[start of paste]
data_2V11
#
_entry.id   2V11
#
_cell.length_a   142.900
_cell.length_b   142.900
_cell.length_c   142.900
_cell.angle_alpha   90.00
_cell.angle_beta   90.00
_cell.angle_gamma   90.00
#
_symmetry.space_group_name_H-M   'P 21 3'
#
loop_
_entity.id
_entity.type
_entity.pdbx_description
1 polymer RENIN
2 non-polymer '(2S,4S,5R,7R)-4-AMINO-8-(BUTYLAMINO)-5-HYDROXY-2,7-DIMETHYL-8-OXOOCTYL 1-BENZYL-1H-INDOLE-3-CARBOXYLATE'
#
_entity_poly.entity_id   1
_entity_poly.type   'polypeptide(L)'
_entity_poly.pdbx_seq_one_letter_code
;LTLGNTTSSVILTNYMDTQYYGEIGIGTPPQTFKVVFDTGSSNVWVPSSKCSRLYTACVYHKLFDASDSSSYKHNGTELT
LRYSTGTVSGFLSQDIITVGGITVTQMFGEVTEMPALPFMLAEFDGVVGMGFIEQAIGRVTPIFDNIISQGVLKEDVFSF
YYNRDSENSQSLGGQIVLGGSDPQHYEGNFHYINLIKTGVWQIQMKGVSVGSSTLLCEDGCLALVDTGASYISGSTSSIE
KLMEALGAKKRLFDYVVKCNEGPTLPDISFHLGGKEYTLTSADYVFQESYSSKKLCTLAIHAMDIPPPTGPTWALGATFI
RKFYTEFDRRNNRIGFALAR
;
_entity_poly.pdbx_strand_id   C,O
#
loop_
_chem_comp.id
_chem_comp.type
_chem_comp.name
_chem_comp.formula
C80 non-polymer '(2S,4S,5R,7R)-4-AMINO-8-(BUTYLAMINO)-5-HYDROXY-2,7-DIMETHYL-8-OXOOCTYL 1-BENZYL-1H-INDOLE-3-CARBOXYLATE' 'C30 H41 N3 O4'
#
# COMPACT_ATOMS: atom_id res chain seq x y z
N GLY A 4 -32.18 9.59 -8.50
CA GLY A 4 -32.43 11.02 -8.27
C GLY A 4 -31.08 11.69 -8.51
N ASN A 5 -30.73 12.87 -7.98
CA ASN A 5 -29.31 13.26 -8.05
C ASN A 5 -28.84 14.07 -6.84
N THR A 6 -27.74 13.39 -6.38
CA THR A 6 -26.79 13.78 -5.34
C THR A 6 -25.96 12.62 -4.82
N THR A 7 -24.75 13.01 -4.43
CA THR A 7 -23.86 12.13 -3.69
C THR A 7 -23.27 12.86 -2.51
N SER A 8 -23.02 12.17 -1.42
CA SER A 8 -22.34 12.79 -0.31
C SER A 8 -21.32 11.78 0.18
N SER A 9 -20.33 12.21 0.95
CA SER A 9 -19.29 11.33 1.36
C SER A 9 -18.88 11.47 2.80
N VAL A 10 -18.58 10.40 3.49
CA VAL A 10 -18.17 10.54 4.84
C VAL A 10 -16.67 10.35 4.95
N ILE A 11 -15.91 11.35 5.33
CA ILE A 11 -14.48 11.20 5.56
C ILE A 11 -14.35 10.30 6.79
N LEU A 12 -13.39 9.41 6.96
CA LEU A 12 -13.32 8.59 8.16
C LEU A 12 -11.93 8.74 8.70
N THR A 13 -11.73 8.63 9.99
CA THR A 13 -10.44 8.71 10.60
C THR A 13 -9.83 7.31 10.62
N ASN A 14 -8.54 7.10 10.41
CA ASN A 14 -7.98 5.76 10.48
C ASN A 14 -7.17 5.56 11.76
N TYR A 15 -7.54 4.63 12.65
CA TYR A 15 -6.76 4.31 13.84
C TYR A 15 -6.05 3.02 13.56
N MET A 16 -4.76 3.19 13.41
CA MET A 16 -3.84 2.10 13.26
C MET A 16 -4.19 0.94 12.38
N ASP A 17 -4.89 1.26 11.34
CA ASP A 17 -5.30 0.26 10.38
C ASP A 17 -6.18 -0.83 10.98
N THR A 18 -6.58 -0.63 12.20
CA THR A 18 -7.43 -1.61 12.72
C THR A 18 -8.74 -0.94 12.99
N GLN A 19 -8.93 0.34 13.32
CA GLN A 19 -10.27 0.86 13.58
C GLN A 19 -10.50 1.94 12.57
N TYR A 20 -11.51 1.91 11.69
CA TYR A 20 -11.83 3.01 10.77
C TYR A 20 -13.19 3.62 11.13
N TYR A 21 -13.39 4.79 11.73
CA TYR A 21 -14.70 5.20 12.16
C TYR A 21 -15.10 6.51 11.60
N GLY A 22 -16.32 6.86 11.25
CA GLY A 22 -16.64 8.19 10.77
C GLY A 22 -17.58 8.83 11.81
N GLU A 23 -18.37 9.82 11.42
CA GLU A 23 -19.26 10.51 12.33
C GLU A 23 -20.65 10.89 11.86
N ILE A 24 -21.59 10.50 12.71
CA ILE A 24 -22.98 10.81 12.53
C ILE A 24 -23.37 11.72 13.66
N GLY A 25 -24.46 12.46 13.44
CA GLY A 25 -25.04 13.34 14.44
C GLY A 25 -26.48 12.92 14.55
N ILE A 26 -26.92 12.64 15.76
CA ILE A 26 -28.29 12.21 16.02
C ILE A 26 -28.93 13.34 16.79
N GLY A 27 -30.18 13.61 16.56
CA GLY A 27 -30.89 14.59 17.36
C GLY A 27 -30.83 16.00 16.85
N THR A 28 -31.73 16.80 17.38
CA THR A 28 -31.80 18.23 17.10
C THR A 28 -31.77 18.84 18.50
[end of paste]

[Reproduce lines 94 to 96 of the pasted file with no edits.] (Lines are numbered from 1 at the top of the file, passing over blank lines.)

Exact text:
N GLY A 22 -16.32 6.86 11.25
CA GLY A 22 -16.64 8.19 10.77
C GLY A 22 -17.58 8.83 11.81